One in ten history teachers face students who deny the Holocaust

A survey by the Nederlands Dagblad finds that almost 10 percent of history teachers in secondary schools have to deal with students in their class who deny the Holocaust. Especially in schools with a large percentage of students with an immigrant background, incidents of Holocaust denial occur twice as often, reports Nederlands Dagblad.

The frequency of these incidents are kept within limits, according to the survey. For 10 percent of teachers who regularly deal with Holocaust deniers in the classroom is 1 percent. In contrast, 8 percent of teachers sometimes deal with students who deny or question historical events. Only one teacher reported that teaching about the Holocaust evokes relativistic responses every time.

This pattern is most common in classes where there is a higher percentage of students with immigrant backgrounds. In the survey, one-fourth of the teachers reported that in classes where there are more than a quarter of students with an immigrant background, they sometimes or regularly deny the Holocaust.

Vincent Pap, history teacher at Oostvaarders College in Almere told the newspaper that he regularly deals with some students who downplay the Holocaust. For example, he says, he is confronted with statements such as “that the Holocaust is used to justify the state of Israel’s attitude toward Palestine.” These students also believe the figure of 6 million victims of the Holocaust is exaggerated, reported nearly 20 percent of teachers.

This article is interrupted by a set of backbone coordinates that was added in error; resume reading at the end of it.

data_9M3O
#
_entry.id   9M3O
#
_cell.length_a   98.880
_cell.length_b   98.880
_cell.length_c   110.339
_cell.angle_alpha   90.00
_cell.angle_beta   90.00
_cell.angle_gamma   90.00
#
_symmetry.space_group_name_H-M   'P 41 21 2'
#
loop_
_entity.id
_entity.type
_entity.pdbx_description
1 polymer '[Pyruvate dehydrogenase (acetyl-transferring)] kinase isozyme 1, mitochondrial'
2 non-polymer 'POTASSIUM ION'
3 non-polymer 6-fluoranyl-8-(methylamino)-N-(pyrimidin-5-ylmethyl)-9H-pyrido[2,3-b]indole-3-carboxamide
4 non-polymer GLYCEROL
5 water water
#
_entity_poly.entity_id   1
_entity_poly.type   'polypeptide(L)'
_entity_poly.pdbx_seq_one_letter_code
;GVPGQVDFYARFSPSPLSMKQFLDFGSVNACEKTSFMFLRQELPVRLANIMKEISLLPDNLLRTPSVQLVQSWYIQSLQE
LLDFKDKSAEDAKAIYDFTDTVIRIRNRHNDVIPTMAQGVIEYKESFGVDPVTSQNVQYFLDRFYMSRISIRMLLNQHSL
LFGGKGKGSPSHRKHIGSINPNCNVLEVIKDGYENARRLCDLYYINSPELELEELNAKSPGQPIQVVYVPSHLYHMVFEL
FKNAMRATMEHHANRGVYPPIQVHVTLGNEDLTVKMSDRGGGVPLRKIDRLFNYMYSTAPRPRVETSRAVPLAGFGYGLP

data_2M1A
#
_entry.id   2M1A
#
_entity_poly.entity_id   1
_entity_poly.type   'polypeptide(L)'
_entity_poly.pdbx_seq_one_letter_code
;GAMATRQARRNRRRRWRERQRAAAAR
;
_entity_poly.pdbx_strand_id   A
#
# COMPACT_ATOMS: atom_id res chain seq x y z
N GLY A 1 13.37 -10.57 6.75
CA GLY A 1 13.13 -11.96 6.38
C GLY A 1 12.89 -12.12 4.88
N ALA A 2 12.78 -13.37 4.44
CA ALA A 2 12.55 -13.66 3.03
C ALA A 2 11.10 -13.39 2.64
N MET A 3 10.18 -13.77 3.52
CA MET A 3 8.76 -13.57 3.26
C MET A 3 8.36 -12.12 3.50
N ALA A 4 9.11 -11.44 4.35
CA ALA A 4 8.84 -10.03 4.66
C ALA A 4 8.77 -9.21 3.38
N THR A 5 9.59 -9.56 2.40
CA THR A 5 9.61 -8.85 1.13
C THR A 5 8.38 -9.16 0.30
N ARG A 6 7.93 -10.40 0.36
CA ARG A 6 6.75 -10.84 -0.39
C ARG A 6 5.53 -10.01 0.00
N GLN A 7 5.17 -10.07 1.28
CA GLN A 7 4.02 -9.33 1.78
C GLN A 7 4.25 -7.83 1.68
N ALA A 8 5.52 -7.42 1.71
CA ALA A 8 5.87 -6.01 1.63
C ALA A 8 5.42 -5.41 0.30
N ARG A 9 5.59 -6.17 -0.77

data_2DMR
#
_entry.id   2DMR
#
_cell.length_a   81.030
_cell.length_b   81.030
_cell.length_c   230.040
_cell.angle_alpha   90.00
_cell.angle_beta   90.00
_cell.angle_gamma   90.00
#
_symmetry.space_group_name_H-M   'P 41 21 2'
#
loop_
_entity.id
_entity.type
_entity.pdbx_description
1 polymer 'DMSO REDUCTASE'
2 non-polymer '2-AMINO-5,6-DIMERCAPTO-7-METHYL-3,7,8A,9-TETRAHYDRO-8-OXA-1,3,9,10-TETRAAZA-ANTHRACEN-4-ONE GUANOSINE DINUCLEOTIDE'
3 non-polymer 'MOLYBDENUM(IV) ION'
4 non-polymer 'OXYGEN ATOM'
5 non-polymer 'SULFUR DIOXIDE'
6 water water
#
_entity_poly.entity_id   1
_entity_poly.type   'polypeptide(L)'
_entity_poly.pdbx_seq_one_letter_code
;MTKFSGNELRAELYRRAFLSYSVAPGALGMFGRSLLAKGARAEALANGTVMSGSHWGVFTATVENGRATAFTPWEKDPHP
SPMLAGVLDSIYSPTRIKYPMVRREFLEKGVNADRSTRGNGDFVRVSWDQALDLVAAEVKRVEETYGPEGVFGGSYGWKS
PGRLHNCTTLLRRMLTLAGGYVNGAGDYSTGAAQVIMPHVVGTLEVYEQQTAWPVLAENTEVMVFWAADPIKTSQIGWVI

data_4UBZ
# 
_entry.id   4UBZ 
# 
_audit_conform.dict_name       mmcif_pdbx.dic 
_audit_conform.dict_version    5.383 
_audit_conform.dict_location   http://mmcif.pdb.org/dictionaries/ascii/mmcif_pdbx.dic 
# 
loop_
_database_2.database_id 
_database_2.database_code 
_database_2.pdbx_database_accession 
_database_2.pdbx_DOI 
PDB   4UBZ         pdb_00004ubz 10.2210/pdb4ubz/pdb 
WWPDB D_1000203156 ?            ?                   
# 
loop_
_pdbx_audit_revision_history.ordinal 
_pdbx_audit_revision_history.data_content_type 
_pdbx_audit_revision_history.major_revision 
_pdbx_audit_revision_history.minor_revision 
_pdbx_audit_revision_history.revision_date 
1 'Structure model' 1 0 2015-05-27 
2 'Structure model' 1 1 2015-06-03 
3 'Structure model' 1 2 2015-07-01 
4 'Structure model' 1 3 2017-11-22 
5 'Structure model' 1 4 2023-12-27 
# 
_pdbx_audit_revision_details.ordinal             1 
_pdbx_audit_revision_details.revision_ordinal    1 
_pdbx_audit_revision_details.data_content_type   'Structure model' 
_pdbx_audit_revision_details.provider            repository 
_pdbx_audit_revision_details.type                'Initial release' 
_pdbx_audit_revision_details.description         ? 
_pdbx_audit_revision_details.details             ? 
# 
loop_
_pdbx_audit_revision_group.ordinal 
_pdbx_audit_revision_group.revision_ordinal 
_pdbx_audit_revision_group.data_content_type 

But according to Pap, he can always refute these statements and skeptical attitudes with facts and usually the students accept his explanations.

However, it is not only students with an immigrant background who seem to relativize or even deny the Holocaust, mentions Marc van Berke, who is a lecturer at the Arnhem and Nijmegen University of Applied Sciences.

During one of van Berke’s studies regarding the topic, teachers reported that they were confronted with nationalistic or right-wing extremist students who believe “that the Jews are striving for world domination and that the Holocaust contributes to a positive image of the Jews,” he says.

Having students confront teachers with conspiracy theories and old Jewish stereotypes in the classroom is a major challenge, says Matthijs van Setten, who teaches at BRAVO! college in Budel. Most of the time, students get their information from the Internet or point to social media platforms as their source.

The only solution to move away from a denialist or skeptical attitude, he said, is primary sources and visual evidence. “If I read the story of a survivor or show pictures of certain events, my students actually always come round.” In addition, van Setten uses these moments to teach recognizing reliable sources.

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